After nearly three-quarters of a century of serving prime ministers, professional athletes and celebrities of all kinds -- not to mention countless regular Winnipeggers -- Mary Kelekis is ready for a rest.
The face of C. Kelekis Restaurant, a Main Street institution since the mid-1940s, has decided to turn off the grill for good on Jan. 30 and retire.
"I've worked here all my life. It's a second home to me. (Closing) is a very difficult thing for me," said the soon-to-be 88-year-old.
In between serving customers Friday, Kelekis and her staff fielded a flood of phone calls from around town and the country from friends and fans hoping the rumours were false. Once those were dashed, they passed on their best wishes.
With none of her relatives eager to take over the family-run business, Kelekis thought the best thing to do was close down. She is open, however, to other options, including selling the place.
The story of the Kelekis landmark dates back almost a century. In 1913, Chris Kelekis left a Greek community in Turkey to follow Magdalene, the love of his life, to Canada. They married and had eight children -- son Leo, and seven daughters: Chryse, Fotina, Sophie, Evelyn, Isabel, Mary and Becky. The daughters worked in the restaurant and son Leo, who was a lawyer, took care of legal matters.
Chris -- the "C" in the restaurant's name -- started selling french fries, or "chips" as he called them, out of a Model T Ford in 1931. Soon after, he added hotdogs and corn on the cob to his menu.
From there, he opened a pair of virtually identical restaurants in the mid-1940s, one at the corner of Main Street and Selkirk Avenue and the present location a few blocks away at Main and Redwood Avenue. The former closed down in 1956 when the latter was expanded.
Scott Jocelyn, executive director of the Manitoba Restaurant & Food Services Association, said he was sad to be losing the most experienced voice in the industry.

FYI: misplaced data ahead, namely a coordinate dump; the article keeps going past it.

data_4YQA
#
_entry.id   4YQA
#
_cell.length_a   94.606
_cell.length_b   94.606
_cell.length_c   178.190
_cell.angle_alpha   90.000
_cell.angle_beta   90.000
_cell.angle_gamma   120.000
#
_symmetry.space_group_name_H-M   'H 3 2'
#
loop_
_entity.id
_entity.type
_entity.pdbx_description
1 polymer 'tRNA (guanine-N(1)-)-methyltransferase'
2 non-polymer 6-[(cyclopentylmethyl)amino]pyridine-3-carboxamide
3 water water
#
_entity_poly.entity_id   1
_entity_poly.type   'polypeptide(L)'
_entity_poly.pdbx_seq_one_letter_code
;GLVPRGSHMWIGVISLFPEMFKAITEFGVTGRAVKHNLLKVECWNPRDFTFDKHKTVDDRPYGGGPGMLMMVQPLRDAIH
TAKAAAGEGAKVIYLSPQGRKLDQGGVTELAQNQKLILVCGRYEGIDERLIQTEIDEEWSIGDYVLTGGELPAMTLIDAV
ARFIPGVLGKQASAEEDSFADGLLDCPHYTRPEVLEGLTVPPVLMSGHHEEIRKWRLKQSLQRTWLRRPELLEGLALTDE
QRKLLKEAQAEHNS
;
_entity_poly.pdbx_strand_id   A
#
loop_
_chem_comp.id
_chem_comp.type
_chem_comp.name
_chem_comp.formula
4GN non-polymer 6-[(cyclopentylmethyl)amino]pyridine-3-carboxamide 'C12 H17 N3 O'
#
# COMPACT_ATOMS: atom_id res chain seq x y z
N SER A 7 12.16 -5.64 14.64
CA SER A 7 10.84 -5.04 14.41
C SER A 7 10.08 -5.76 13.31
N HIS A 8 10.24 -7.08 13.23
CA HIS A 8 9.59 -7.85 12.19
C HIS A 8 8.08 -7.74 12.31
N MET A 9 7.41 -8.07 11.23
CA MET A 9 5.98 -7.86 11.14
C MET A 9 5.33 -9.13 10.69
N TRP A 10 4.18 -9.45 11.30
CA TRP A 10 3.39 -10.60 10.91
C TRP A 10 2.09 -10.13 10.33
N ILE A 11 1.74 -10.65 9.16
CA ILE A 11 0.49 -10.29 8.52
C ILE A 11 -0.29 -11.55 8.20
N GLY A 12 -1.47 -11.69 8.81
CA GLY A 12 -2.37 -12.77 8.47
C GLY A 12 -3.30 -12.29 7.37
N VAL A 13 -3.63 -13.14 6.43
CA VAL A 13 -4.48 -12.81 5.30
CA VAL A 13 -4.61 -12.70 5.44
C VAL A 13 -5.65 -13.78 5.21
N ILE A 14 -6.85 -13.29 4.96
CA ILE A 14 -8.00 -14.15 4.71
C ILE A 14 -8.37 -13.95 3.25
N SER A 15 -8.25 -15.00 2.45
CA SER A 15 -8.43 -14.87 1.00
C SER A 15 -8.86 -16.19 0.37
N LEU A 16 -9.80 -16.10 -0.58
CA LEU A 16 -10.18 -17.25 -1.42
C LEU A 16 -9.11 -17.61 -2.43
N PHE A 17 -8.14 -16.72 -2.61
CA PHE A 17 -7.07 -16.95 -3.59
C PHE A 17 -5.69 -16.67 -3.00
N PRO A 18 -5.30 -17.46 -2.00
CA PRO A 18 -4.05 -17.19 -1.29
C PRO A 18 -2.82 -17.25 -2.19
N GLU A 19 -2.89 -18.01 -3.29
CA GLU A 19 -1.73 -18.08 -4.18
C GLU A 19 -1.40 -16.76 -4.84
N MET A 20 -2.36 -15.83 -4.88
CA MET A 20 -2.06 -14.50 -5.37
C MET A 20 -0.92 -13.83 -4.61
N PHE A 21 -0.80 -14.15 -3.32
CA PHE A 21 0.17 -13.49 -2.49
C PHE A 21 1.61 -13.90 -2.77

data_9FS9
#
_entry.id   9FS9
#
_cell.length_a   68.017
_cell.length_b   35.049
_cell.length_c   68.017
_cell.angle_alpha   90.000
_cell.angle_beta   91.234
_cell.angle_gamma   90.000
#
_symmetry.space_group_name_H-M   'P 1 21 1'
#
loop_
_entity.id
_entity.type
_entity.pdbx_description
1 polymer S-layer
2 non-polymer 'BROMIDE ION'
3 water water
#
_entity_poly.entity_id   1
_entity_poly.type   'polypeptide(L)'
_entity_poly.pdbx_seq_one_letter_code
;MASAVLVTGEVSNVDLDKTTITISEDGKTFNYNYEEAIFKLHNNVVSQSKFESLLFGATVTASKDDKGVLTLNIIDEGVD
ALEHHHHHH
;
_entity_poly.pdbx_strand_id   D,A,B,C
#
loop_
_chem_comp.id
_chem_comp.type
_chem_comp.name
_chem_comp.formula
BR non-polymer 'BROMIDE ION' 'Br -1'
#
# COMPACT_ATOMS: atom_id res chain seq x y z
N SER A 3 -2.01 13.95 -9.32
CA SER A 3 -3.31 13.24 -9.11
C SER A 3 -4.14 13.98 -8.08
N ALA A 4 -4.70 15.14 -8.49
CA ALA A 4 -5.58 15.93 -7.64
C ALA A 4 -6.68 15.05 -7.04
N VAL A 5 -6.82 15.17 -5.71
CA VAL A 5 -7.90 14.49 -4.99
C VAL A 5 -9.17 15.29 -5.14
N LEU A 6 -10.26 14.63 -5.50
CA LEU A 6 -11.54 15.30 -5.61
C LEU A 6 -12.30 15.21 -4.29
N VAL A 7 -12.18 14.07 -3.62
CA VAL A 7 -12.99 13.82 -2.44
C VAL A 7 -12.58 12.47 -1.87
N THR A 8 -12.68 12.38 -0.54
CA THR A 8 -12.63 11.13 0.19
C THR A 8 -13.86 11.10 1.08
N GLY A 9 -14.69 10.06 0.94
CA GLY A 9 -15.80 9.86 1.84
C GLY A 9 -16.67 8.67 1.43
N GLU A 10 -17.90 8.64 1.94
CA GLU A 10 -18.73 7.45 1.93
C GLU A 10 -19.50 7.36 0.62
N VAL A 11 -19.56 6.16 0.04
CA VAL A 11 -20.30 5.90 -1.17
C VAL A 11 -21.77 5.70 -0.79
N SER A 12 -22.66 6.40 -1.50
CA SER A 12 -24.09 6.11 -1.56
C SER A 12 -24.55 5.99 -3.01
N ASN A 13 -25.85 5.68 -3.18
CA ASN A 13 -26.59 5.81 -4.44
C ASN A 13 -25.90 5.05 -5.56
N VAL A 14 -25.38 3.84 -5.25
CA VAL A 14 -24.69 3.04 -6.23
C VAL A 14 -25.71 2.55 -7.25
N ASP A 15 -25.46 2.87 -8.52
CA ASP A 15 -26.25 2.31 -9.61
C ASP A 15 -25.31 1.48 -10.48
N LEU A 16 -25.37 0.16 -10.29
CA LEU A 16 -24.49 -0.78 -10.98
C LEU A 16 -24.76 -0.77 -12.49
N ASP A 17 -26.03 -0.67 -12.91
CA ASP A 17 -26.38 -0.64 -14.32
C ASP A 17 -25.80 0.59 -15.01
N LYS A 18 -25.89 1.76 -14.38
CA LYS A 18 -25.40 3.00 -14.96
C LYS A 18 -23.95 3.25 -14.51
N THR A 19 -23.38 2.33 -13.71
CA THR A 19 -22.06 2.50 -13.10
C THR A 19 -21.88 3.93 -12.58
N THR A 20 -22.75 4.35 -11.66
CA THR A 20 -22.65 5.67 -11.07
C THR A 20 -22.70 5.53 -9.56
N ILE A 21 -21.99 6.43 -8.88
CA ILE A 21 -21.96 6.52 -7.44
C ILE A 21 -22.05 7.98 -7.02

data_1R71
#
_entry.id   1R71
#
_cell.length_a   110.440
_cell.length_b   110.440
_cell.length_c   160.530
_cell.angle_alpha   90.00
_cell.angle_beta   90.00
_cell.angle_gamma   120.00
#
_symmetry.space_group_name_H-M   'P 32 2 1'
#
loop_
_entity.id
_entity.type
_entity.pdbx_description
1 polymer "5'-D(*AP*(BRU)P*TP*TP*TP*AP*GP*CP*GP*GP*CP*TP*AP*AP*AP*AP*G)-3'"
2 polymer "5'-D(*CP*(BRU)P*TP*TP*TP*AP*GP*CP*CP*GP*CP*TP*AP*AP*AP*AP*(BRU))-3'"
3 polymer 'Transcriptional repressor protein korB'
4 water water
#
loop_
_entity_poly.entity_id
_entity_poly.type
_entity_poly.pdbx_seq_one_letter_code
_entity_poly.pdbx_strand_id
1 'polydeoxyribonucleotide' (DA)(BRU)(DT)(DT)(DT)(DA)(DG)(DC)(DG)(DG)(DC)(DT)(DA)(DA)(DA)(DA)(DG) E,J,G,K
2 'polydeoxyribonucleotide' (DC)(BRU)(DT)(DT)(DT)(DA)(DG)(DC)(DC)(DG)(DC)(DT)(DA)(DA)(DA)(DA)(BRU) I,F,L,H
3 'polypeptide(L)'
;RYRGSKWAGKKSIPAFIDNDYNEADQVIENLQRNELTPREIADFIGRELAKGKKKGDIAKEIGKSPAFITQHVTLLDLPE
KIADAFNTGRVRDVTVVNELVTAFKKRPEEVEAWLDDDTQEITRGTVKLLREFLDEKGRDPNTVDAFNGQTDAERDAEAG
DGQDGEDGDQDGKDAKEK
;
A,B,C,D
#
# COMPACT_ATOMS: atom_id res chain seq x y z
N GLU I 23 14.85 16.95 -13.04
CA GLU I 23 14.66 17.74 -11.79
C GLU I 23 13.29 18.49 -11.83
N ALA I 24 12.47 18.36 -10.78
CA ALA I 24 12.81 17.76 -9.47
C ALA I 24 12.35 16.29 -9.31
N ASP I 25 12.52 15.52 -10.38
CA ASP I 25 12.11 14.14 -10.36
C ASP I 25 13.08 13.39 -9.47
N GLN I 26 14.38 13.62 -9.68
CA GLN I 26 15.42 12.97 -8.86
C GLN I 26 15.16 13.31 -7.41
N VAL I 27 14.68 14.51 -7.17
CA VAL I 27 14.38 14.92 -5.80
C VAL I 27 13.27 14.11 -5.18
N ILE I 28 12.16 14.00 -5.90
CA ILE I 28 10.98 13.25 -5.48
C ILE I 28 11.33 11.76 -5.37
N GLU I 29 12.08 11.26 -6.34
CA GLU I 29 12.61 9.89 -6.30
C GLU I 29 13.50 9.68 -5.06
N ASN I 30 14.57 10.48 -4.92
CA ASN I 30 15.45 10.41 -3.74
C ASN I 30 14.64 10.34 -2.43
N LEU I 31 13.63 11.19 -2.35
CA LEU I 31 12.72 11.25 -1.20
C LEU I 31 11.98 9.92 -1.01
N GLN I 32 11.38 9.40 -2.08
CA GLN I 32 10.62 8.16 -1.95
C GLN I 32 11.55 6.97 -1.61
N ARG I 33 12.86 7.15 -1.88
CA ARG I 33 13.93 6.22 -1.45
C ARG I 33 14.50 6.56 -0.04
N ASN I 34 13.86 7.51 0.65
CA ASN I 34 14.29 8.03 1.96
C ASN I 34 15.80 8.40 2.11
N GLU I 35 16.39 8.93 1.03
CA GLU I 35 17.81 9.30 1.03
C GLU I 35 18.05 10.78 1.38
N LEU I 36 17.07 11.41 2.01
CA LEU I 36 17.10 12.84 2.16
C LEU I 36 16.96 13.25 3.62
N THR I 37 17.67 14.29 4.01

"Mary is iconic, just like her restaurant. I can't get my head around all the changes she must have seen in society and how that impacts our industry. I went there with my dad when I was growing up. It's a place everybody has to go to," he said.
Winnipeg Free Press restaurant reviewer Marion Warhaft said certain places such as Kelekis Restaurant "are beyond normal reviewing. It's iconic. It's just part of the city's history. I grew up on their hotdogs. It's the sad passing of restaurants like Kelekis, Alycia's and Wagon Wheel."
Recently, a scene from the hockey movie, Goon, was shot at Kelekis. In the scene, the young hockey goon played by Seann William Scott is talking to his parents (his dad is played by Eugene Levy) about his hockey career.
As much as the wall of pictures recorded the famous people who visited, Kelekis was always about ordinairy people.
"I remember going to Kelekis as a little kid in the mid-'50s," recalled Darlene Dziewit. "We would place our orders for skinny fries from their front window. They were served in a small brown cardboard boat, and you had to have vinegar and salt with your chips. Sometimes, as an added special treat, we got hotdogs, always split, with the works. They were the best hotdogs I ever ate, and they snapped when you bit into them."